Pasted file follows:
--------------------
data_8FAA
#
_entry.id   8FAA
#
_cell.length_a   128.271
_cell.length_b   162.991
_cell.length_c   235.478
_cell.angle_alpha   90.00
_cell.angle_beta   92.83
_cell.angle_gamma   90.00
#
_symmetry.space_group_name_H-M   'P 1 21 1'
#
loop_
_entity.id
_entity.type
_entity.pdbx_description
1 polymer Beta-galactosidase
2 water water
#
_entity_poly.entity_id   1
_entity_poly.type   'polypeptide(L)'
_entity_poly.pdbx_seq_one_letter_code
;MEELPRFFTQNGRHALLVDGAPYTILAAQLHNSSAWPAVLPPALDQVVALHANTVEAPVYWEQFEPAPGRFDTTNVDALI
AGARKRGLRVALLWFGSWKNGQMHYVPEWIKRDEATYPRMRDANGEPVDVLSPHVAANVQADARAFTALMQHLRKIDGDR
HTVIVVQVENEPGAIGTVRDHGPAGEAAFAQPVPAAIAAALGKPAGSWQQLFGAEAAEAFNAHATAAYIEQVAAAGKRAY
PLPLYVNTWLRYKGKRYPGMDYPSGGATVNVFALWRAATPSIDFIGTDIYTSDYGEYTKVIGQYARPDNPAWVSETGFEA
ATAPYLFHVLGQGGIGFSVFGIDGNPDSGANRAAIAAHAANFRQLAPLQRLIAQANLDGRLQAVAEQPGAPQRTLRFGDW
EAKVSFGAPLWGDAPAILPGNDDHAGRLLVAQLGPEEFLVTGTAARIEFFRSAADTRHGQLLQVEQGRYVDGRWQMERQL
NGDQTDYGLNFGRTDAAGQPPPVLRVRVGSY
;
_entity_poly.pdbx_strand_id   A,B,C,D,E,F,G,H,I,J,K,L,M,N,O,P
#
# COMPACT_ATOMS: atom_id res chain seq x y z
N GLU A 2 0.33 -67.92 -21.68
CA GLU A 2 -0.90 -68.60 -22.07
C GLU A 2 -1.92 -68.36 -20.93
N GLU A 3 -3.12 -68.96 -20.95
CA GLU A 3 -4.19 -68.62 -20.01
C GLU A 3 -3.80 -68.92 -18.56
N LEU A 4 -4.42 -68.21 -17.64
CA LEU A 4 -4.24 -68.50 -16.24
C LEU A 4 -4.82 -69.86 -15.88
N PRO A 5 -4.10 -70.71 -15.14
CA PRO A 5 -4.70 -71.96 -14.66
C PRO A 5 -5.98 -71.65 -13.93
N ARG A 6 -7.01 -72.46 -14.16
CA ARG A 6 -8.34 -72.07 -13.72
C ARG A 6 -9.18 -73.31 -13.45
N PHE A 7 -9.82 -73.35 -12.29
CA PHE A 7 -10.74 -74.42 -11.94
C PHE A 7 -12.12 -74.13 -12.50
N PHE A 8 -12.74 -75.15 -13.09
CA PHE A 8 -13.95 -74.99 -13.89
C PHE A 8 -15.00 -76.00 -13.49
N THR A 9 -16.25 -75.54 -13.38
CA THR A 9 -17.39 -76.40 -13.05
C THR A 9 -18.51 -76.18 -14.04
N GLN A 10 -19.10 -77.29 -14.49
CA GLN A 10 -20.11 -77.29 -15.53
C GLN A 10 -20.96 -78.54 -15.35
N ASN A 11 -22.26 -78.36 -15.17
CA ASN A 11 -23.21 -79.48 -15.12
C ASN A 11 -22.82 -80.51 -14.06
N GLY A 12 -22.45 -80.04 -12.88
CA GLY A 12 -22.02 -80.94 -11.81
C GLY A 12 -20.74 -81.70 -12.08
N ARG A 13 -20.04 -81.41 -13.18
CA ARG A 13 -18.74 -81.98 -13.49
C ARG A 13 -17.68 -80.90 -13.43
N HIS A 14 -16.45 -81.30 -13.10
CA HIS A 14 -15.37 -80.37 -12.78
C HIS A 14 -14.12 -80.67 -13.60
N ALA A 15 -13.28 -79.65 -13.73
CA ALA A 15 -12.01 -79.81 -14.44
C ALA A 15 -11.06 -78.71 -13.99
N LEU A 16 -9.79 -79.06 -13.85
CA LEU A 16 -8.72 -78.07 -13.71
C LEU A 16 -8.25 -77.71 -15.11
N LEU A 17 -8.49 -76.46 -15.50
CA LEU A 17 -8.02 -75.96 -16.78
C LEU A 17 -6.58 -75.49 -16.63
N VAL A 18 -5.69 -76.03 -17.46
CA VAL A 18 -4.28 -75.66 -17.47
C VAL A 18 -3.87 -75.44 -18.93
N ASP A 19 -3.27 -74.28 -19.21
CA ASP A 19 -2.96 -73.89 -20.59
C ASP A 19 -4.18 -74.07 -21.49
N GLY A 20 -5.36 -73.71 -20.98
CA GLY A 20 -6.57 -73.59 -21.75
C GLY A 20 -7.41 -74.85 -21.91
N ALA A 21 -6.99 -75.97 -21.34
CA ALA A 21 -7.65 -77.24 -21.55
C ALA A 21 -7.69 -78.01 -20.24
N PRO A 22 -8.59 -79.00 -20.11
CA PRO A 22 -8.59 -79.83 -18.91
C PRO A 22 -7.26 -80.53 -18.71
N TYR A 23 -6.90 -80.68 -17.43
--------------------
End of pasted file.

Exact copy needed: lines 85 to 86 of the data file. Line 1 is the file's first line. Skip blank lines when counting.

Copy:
C VAL A 18 -3.87 -75.44 -18.93
N ASP A 19 -3.27 -74.28 -19.21